Navigating the paradox of scarcity: The case for radiologist-driven care. Imaging utilization is rising while reimbursement is falling, leaving radiologists to determine how to manage their workload and attract new physicians to the field. Physician extenders are a popular option in primary care and in many specialties – including radiology. This opinion piece in JACR argues that instead of using physician extenders, radiologists should incorporate AI algorithms into daily practice. There are unintended consequences of allowing extenders to perform some radiology duties, which can potentially lead to missed incidental findings, for example. These are still the radiologists’ responsibility. The authors also fear a culture of “rubber-stamping” the extender’s findings without the radiologist properly reviewing them. Instead, the authors suggest that AI can be integrated into the workflow to improve efficiency.
AI-RADS: An artificial intelligence curriculum for residents. AI as a technology is not only gaining steam in many medical fields but of course in radiology as well. Dartmouth-Hitchcock Medical Center recognized the importance of AI in radiology and developed a curriculum to provide its residents with a background in the field, to better understand its foundations and language. The idea was to share the strengths and limitations of the technology and give an intellectual framework so the residents could evaluate the literature moving forward. The curriculum consisted of lectures and journal clubs. The course was well-received by residents, receiving high marks. The faculty shared their insights in Academic Radiology.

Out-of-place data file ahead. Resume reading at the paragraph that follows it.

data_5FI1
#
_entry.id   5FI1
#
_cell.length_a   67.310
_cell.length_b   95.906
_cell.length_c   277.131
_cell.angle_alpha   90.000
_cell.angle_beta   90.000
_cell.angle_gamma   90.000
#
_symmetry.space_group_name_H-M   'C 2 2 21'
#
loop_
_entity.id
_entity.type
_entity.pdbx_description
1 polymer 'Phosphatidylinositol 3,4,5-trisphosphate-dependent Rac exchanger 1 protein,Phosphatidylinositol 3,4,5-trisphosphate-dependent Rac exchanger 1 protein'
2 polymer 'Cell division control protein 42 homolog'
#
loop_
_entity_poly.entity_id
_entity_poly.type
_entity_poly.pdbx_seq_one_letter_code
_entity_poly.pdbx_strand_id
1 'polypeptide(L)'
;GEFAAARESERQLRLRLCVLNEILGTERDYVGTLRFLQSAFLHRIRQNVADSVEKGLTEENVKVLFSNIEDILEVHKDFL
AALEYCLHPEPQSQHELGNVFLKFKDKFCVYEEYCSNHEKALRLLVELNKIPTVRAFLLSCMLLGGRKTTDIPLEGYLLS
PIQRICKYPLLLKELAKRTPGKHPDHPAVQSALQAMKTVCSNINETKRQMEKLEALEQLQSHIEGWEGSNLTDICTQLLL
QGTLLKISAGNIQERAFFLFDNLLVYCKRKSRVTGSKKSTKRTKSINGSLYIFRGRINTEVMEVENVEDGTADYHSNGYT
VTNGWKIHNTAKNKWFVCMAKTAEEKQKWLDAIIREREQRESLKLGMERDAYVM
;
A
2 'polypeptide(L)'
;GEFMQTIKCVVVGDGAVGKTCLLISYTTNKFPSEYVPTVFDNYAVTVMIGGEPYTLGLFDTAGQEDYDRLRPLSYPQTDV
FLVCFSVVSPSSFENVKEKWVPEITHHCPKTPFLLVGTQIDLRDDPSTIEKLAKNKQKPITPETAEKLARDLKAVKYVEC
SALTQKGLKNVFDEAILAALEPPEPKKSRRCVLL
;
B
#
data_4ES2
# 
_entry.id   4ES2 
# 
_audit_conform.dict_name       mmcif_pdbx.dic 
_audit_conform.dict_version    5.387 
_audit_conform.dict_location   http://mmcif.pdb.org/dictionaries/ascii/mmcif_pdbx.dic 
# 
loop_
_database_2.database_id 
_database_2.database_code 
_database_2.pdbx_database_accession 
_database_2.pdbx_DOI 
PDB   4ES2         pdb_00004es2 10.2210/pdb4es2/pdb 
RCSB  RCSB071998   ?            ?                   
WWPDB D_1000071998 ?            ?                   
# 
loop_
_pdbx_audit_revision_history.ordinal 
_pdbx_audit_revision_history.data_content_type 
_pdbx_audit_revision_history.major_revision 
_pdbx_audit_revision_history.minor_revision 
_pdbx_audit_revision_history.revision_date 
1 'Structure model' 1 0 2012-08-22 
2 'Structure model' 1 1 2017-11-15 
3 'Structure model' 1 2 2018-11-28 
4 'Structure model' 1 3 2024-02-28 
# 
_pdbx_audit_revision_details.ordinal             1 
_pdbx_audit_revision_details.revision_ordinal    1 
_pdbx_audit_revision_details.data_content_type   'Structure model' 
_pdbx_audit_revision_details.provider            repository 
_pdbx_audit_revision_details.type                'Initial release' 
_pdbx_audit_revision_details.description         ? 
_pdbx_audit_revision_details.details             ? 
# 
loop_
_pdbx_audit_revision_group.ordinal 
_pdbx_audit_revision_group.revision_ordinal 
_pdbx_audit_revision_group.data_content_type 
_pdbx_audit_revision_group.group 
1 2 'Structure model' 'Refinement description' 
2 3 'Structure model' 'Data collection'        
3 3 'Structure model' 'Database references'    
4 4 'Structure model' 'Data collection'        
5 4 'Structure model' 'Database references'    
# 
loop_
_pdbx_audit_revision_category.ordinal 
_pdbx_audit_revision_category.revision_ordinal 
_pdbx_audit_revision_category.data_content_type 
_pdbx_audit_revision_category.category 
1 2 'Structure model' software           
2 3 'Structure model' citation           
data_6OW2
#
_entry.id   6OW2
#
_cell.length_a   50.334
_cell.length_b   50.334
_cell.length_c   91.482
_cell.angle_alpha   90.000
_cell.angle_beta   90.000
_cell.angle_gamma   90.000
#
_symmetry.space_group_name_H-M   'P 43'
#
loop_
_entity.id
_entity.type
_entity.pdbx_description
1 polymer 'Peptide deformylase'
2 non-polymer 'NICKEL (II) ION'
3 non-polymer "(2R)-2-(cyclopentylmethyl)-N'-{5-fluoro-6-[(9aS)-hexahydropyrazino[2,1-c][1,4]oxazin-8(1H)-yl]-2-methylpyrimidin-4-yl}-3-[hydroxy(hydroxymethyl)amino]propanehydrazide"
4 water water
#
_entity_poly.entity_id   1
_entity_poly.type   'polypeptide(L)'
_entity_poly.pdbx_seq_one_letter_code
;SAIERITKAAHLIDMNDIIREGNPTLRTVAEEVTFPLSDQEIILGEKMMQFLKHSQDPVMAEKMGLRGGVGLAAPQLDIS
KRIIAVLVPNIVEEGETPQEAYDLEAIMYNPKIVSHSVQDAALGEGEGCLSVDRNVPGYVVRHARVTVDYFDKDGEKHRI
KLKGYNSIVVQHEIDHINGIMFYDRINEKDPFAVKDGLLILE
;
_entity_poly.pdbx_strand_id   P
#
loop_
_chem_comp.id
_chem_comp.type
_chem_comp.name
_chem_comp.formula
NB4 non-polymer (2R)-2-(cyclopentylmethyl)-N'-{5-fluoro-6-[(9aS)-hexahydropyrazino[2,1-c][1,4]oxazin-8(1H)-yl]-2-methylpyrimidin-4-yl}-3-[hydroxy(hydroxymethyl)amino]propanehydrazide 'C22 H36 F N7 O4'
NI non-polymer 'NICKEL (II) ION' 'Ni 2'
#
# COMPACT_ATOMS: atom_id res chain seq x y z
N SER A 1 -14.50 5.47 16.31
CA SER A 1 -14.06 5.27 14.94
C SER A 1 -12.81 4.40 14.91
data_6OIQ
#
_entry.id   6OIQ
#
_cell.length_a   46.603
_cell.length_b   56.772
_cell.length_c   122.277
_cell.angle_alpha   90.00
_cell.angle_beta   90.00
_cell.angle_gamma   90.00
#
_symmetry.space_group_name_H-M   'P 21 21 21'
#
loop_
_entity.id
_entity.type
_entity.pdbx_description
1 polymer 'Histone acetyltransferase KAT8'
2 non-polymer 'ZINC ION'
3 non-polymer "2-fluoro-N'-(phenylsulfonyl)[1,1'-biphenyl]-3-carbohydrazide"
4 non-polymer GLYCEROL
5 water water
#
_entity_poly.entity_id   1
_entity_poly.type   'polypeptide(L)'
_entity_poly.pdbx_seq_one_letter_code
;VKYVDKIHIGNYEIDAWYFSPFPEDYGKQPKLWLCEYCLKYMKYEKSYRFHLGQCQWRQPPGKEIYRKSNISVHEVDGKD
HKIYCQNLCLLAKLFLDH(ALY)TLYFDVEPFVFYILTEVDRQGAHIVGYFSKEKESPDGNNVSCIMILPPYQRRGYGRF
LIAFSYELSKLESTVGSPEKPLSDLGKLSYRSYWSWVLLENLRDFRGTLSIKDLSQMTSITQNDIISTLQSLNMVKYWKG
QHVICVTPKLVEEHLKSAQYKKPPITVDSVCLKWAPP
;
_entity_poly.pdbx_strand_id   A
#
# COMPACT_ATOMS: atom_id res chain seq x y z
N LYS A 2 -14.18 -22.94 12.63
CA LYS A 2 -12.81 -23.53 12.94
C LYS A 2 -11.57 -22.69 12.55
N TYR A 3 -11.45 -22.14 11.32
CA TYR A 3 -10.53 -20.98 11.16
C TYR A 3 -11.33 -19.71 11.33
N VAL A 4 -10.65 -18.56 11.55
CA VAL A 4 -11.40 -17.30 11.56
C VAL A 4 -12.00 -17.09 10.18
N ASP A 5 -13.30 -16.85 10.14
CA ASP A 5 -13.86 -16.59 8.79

Bilateral distance partition of periventricular and deep white matter hyperintensities: Performance of the method in the aging brain. Researchers developed an AI calculator to analyze brain tissue damage seen on MRI scans, to detect early signs of cognitive decline, yielding a 70% accuracy rate. A study published in Academic Radiology shared the development of an algorithm that calculates sizing of white-matter hyperintensities as an additional standardized test to assess these brain lesions, in advance of stroke damage or severe dementia. The new calculator can determine lesion volumes based on distance from each side of the brain. The algorithm’s measurements compared against the MRI findings were 70% accurate. The researchers will complete additional testing with almost 1,500 more MRI scans.
AI continues to make in-roads in many parts of medicine. In the brain, algorithms to identify abnormalities can lead to faster treatment and better outcomes. Legal implications for relying on AI are less concerning than some people might think, and patients have some faith that the algorithms and their recommendations are valid. Teaching the basics of AI to radiology residents can move the field forward and increase acceptance. When provided with an educational foundation, the upcoming medical community can experience greater growth and have more informed discussions of AI’s development and use. While AI will not replace radiologists, it can make the workflow more efficient, allowing radiologists to focus on more complicated cases.